World Library  
Flag as Inappropriate
Email this Article

Three stripes

Article Id: WHEBN0024150034
Reproduction Date:

Title: Three stripes  
Author: World Heritage Encyclopedia
Language: English
Subject: Adidas, Design
Collection: 1967 Introductions, 1971 Introductions, 1997 Introductions, Adidas, Company Logos
Publisher: World Heritage Encyclopedia
Publication
Date:
 

Three stripes

Adidas logo.
A pair of Adidas shoes featuring the three stripes.

Three stripes is a trademark of Adidas consisting of three parallel lines, which typically feature along the side of Adidas apparel. Adidas was known for this branding early in its history, with its owner, Adolf Dassler, describing it as "The three stripe company".[1]

Designs for shoes registered in 1949 incorporated the three stripes along the side.[2]

A Finnish sports brand Karhu Sports sold the three stripe trademark to Adidas for (the equivalent of) €1,600 euros and two bottles of Whiskey.[3][4]

Contents

  • Branding in sports 1
  • In popular culture 2
  • Trademark disputes 3
  • Further reading 4
  • References 5
  • External links 6

Branding in sports

In 1998, Adidas sued the National Collegiate Athletic Association over their rules limiting the size and number of commercial logos on team uniforms and apparel. Adidas withdrew the suit, and the two groups established guidelines as to what three-stripe designs would be considered uses of the Adidas trademark.

Pierre Lueders of Canada wearing an Adidas jacket with the modified stripe design at the 2006 Winter Olympics.

In late 2004, rival sporting good manufacturers filed a complaint to the International Olympic Committee (IOC) over Adidas being allowed to exceed the 20cm2 limit permitted for branding with the three stripes. Adidas argued that the trademark device was a design element rather than a logo and despite being an IOC sponsor, which lead to accusations of Adidas receiving preferential treatment, the three stripes were banned by the Olympic movement starting with the 2006 Winter Games.[5] However, Adidas circumvented the ban by using a modified three stripe design, combining them with the number 3, for the 2006 games.[6]

In 2006 Adidas sued All England Lawn Tennis and Croquet Club (Wimbledon), other Grand Slam tournaments and the International Tennis Federation over restrictions on manufacturer's identifications placed on player clothing. [7]

In popular culture

The musical artist Lady Sovereign references the Three Stripes trademark in her song "Hoodie" from the album Public Warning. The album was released in 2006 and had multiple remixes, again involving references to the Three Stripes trademark.

Trademark disputes

Adidas has sued or threatened to sue retailers to protect the brand,[8][9] including the following cases:

Adidas has also settled with Steven Madden Ltd., Target Corp. and Nordstrom Inc. before going to trial.[9]

Further reading

  • [21]

References

  1. ^
  2. ^
  3. ^
  4. ^
  5. ^ Marketing Magazine
  6. ^ Marketing Magazine
  7. ^ Allbusiness.com
  8. ^ a b c d
  9. ^ a b c d e f
  10. ^ a b
  11. ^ a b Three stripes victorious – Adidas for the third time before the European Court of Justice
  12. ^
  13. ^
  14. ^ a b
  15. ^ European IP Bulletin, Issue 22, May - Trade Mark: Adidas v Marca at the Court of Appeal in the Netherlands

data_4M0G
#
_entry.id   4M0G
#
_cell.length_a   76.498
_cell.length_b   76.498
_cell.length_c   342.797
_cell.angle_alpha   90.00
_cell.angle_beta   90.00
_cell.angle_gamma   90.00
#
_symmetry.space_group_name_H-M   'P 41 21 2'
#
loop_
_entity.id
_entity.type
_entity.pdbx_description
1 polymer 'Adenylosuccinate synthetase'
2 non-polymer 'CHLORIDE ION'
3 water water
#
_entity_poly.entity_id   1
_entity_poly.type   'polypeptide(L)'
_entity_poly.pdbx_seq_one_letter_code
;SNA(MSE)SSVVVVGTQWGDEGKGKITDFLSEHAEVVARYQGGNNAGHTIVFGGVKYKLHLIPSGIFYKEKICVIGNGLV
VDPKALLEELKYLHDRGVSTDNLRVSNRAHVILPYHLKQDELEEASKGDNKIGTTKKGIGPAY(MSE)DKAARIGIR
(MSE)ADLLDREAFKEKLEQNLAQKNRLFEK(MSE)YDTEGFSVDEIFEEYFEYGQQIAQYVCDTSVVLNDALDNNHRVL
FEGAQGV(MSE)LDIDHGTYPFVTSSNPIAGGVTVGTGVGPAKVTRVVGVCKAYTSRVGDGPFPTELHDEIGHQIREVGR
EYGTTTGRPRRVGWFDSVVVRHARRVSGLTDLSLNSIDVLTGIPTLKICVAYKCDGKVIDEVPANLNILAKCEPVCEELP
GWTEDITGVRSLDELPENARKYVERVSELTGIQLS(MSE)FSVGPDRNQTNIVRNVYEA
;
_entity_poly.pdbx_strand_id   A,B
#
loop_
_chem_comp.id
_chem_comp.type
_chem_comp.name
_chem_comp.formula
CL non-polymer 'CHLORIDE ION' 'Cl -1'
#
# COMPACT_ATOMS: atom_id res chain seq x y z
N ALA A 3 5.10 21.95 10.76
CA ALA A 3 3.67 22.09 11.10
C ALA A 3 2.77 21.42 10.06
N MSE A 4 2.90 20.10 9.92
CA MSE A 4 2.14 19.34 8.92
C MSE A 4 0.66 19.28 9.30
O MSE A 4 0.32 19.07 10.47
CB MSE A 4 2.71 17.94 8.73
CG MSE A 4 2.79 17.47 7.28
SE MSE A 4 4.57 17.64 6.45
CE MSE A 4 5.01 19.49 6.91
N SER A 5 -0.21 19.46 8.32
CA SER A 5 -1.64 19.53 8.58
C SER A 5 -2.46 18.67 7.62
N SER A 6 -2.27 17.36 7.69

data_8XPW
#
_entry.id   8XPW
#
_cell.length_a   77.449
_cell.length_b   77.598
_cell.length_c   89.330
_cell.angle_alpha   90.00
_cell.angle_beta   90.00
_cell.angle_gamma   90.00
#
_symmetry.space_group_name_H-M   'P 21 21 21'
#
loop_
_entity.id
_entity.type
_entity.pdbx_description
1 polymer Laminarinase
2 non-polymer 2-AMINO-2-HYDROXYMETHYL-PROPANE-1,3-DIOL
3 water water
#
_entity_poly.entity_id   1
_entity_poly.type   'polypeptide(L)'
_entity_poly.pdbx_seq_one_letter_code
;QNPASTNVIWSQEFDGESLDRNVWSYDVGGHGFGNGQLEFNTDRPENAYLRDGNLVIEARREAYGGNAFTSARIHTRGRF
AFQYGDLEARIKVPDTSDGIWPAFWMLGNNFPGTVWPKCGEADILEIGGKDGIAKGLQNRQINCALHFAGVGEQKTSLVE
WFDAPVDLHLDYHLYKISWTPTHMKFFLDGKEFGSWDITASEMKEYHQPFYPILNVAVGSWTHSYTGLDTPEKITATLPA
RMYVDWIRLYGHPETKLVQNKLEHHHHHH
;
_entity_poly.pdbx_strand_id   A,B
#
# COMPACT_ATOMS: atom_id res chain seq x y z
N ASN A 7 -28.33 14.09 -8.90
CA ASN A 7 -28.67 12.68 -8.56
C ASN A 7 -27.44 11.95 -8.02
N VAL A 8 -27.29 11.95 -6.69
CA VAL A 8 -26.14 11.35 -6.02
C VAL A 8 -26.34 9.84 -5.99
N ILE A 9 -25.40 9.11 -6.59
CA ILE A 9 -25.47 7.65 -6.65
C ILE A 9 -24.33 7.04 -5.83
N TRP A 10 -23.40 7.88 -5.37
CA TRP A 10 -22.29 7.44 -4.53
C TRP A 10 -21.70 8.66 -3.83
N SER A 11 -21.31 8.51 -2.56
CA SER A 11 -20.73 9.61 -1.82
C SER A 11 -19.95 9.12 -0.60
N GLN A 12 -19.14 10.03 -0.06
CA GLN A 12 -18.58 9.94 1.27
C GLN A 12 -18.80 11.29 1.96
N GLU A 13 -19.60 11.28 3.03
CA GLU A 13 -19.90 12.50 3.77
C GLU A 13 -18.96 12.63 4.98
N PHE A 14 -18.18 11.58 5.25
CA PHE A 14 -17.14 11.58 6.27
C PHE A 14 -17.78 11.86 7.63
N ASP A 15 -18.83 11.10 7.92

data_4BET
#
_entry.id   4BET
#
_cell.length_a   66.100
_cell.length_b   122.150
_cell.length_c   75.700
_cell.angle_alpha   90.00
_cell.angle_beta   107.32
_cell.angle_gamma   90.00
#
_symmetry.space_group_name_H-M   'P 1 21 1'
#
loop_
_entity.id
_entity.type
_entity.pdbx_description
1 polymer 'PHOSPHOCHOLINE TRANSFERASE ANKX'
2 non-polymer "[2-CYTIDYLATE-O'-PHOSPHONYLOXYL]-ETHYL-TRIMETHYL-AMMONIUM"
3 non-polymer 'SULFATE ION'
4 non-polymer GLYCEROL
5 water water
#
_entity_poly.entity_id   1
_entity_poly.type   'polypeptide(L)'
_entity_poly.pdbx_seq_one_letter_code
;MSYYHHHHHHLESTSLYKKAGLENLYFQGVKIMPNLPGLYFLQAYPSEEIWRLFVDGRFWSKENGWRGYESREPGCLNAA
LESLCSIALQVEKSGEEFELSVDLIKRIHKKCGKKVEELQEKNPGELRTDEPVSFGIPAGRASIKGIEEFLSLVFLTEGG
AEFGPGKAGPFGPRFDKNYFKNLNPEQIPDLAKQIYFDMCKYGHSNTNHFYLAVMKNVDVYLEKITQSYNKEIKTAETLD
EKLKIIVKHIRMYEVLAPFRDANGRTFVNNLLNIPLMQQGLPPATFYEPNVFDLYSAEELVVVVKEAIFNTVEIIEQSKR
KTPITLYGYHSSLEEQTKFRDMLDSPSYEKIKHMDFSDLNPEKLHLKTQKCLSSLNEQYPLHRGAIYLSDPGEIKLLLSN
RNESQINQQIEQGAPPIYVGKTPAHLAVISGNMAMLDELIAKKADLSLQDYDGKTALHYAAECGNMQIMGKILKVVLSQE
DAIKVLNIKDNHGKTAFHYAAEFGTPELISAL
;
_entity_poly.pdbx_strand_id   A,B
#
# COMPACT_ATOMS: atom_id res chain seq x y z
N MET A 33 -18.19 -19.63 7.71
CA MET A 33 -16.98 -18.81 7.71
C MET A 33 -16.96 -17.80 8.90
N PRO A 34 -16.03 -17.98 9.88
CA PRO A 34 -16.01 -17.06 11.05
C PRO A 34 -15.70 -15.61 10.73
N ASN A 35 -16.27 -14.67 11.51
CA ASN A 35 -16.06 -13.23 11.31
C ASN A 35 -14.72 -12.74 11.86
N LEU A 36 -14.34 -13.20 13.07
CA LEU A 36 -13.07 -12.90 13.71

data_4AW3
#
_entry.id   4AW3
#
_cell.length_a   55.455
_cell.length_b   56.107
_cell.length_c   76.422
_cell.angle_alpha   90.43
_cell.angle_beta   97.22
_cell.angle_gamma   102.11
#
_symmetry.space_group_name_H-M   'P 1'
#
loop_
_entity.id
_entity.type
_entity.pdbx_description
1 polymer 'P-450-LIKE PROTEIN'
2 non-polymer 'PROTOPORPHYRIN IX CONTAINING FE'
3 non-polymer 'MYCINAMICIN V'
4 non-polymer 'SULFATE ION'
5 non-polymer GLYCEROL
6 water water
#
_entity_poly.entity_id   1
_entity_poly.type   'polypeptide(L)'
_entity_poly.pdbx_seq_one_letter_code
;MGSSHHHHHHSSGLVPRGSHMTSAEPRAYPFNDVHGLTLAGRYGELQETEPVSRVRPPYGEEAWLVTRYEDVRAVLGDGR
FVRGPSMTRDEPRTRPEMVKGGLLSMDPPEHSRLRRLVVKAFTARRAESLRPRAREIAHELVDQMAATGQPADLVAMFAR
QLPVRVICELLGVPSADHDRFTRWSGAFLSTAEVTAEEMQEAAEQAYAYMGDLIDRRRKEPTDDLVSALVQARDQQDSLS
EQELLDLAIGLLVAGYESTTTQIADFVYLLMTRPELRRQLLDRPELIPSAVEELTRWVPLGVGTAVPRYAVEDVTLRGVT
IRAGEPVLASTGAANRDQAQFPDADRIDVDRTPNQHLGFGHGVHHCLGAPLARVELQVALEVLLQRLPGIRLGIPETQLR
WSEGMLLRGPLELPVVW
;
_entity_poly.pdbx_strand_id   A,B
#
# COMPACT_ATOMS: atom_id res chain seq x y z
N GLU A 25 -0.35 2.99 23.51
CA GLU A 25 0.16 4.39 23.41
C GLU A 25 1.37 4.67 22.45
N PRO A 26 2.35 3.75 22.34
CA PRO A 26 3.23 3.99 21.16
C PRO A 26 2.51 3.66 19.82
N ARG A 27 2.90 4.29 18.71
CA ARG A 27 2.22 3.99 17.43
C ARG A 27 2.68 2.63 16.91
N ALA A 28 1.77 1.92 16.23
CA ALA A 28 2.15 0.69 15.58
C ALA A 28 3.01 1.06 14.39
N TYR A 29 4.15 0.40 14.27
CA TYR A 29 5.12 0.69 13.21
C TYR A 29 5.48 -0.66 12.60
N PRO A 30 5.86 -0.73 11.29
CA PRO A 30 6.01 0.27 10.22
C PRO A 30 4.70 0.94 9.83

16. ^ Adidas’ three stripes trade mark: Should Freihaltebedürfnis (public interest) be considered in the infringement assessment?, 25.04.07 - Marc van Wijngaarden
  17. ^
  18. ^ Managingip.com
  19. ^
  20. ^
  21. ^

External links

  • A tale of three stripes and family strife
  • The Adidas Three-Stripes Saga Continues
  • Adidas under the microscope (Ip Conference London September 23, 2008)
  • Three stripes? Think twice, Newsletter - Spring 2009, TLT LLP
  • Bird & Bird Adidas’ three stripes trade mark: Should Freihaltebedürfnis (public interest) be considered in the infringement assessment?
  • Three Stripes and Your (Name is) Out , RGC Jenkins & Co.
  • Adidas defeated in ‘three-stripes’ trademark ruling
This article was sourced from Creative Commons Attribution-ShareAlike License; additional terms may apply. World Heritage Encyclopedia content is assembled from numerous content providers, Open Access Publishing, and in compliance with The Fair Access to Science and Technology Research Act (FASTR), Wikimedia Foundation, Inc., Public Library of Science, The Encyclopedia of Life, Open Book Publishers (OBP), PubMed, U.S. National Library of Medicine, National Center for Biotechnology Information, U.S. National Library of Medicine, National Institutes of Health (NIH), U.S. Department of Health & Human Services, and USA.gov, which sources content from all federal, state, local, tribal, and territorial government publication portals (.gov, .mil, .edu). Funding for USA.gov and content contributors is made possible from the U.S. Congress, E-Government Act of 2002.
 
Crowd sourced content that is contributed to World Heritage Encyclopedia is peer reviewed and edited by our editorial staff to ensure quality scholarly research articles.
 
By using this site, you agree to the Terms of Use and Privacy Policy. World Heritage Encyclopedia™ is a registered trademark of the World Public Library Association, a non-profit organization.
 


Copyright © World Library Foundation. All rights reserved. eBooks from Project Gutenberg are sponsored by the World Library Foundation,
a 501c(4) Member's Support Non-Profit Organization, and is NOT affiliated with any governmental agency or department.